Oprah Winfrey’s interview with Diana Nyad is garnering popular criticism online. Oprah made some sweeping, and wildly inaccurate, statements concerning atheism. In essence, Oprah claimed atheists could not feel wonder and awe— these two qualities being thus tied distinctly to believers. Statements such as these are a big reason why my blog exists. Only, to be fair, Einstein said similar remarks a long time ago; Oprah’s sentiment is an all too familiar one.
Atheists are not incapable of awe and wonder. The most powerful experience of wonder I have had in recent days occurred earlier this month when I went swimming in the mountains. It was cold, and the mountainside was more empty than usual. I was the only person in the water. When I dove deep, trailing my fingers along the rocks, and looked up, I saw the sun reflecting against stone; I saw orange and red and yellow fallen leaves floating on the surface. The air in my chest, for a moment, felt like magic. I never wanted to breathe again.
While I could lament for paragraphs upon paragraphs on the wrongness and implications of Oprah’s interview, I want to briefly comment on three points: Redefinition, Bias, and Gender.
Redefining God & the Individual
In this interview, not only does Oprah redefine Diana Nyad’s religious stance, but she attempted to redefine God, not in a new manner per se, but in a relevant one. Oprah’s statements could be received as equally problematic for the believer. She seems to point out an inadequacy in contemporary religion by stressing awe, wonder, and mystery in contrast to a more traditional ideal. (Which, to me, sounds very atheist of her, but I digress…) If I were a believer, I would be skeptical of Oprah’s definition which seems to partner agenda. Perhaps more disconcerting is when Oprah refuses to accept Diana’s definition and instead succumbs to the ineptitude of label. Oprah used her own belief system to define someone else. Have we learned nothing from history?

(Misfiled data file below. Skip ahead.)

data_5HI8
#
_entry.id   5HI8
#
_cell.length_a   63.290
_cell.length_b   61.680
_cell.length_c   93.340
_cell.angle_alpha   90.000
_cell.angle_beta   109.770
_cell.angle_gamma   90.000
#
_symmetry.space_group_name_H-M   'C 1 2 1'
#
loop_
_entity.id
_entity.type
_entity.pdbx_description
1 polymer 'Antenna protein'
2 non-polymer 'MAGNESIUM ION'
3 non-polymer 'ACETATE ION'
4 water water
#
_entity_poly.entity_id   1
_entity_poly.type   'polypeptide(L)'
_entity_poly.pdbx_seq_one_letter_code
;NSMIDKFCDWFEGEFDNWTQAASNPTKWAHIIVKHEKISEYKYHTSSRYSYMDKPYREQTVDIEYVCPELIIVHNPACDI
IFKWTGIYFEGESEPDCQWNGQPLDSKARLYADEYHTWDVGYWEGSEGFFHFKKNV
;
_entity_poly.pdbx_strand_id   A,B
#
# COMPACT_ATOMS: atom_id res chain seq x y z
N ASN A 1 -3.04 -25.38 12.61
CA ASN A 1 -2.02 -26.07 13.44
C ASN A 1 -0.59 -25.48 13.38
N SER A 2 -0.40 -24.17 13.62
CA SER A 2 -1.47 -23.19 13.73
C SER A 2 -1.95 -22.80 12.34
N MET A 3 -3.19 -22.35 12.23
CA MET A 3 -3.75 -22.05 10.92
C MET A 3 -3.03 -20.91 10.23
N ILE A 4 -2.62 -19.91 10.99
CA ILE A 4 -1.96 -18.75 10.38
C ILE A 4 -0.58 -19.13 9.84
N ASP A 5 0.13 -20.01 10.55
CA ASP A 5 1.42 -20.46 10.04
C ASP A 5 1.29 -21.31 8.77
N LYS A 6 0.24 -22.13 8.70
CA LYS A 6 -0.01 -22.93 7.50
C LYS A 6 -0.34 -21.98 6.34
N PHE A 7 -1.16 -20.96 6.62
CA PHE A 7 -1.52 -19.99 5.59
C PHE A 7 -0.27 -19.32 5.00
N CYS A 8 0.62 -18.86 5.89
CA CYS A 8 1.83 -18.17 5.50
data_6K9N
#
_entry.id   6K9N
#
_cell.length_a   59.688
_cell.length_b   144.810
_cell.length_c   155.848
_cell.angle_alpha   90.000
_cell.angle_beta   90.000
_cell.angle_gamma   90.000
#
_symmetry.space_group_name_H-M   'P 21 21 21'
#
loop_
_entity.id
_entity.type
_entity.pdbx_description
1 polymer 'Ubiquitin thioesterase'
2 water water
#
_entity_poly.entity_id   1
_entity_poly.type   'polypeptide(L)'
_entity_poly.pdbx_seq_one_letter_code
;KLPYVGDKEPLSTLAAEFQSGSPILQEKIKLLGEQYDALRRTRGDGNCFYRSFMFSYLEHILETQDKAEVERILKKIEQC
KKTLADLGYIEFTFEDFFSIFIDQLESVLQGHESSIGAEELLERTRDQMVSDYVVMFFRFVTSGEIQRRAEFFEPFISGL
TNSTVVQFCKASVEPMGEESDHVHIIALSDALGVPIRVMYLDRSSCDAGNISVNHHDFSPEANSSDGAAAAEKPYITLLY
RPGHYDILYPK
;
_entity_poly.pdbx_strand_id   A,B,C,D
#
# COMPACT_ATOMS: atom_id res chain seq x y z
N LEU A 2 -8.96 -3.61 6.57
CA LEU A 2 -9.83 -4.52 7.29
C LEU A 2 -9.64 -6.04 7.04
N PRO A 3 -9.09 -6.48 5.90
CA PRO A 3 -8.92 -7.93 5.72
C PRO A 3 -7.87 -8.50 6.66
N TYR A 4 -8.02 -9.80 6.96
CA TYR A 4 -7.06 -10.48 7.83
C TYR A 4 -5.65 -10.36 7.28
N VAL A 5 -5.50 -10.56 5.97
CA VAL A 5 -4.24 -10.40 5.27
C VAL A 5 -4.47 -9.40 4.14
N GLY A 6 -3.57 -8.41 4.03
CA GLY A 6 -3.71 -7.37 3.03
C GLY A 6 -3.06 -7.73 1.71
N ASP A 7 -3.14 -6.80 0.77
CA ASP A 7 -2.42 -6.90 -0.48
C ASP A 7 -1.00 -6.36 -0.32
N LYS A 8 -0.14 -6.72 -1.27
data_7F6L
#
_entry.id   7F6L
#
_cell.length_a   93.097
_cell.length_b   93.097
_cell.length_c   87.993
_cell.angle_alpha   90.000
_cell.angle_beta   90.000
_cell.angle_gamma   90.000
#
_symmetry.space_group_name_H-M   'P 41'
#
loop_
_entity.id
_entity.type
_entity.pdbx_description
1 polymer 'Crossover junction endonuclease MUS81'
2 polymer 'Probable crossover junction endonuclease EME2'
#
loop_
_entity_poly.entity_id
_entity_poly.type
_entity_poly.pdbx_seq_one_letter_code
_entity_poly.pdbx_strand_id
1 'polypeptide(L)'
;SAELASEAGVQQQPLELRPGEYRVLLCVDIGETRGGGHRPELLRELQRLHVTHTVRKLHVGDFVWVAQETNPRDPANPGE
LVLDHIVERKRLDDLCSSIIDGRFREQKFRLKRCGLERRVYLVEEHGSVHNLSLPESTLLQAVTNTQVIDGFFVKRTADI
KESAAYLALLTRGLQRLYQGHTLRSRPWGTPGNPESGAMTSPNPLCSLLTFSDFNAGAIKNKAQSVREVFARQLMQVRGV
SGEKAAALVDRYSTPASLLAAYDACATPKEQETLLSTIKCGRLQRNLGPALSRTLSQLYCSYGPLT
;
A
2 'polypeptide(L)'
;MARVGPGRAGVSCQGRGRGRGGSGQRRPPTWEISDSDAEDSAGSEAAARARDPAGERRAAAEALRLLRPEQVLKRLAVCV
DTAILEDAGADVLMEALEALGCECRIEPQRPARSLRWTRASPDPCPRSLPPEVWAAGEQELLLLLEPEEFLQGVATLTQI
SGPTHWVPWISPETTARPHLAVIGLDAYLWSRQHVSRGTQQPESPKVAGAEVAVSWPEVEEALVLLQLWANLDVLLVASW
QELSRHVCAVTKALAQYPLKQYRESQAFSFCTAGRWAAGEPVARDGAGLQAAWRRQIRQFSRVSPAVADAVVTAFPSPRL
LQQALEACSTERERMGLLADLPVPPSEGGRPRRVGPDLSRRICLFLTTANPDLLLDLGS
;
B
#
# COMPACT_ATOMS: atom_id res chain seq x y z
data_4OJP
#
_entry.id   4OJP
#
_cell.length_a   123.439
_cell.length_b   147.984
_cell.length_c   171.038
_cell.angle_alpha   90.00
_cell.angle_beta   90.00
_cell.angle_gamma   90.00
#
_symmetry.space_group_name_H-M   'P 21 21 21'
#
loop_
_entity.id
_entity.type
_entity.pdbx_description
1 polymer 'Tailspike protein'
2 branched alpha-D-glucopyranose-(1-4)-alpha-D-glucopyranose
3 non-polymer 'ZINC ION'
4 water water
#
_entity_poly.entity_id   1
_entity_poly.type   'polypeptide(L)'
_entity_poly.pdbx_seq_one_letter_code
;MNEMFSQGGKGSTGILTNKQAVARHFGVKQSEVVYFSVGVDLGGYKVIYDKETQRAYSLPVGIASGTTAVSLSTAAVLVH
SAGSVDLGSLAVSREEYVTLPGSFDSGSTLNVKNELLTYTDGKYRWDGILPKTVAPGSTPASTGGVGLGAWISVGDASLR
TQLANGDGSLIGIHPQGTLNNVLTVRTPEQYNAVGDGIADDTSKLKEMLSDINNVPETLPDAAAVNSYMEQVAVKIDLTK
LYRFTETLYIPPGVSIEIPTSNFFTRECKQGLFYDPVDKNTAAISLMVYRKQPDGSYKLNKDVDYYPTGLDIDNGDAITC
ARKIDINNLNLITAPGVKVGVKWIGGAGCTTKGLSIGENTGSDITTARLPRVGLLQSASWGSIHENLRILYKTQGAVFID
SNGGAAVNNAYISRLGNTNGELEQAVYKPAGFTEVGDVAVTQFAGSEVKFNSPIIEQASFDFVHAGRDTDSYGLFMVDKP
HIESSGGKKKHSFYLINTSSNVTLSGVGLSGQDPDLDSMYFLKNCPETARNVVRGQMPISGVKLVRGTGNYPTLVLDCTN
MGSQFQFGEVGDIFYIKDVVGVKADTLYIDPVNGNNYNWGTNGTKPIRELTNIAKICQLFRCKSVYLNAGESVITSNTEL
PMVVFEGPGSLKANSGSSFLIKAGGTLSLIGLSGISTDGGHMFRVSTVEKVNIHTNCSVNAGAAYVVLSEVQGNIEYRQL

What bothers me most about Oprah’s statement is her obvious negative bias for the word “atheist.” She interrupts Diana and asks if she is an atheist with an agitated look on her face. (It was the type of look that borderlines, not disgust, but inconvenience.) Prejudice against atheists runs so deeply within Oprah that she didn’t even stop to think before saying atheists are incapable of feeling. Furthermore, when she learned of Diana’s ability to feel, she immediately revoked her identity as an atheist. To Oprah, atheism is not compatible with humanity. Intolerance to non-believers is dangerously apparent when it is not unacceptable to ask them if they feel human emotion.
Atheism is largely man’s play. I admire Diana Nyad for what she said. I loved the way she emphasized tolerance and contradiction. Her illustration was beautiful. I cannot help but speculate; if Diana had been male, would Oprah have criticized her religious position so disrespectfully? Or would popular reaction to this interview have come about so strongly? I often think about how we come to the aid of women who do not need our help and what that says about our culture.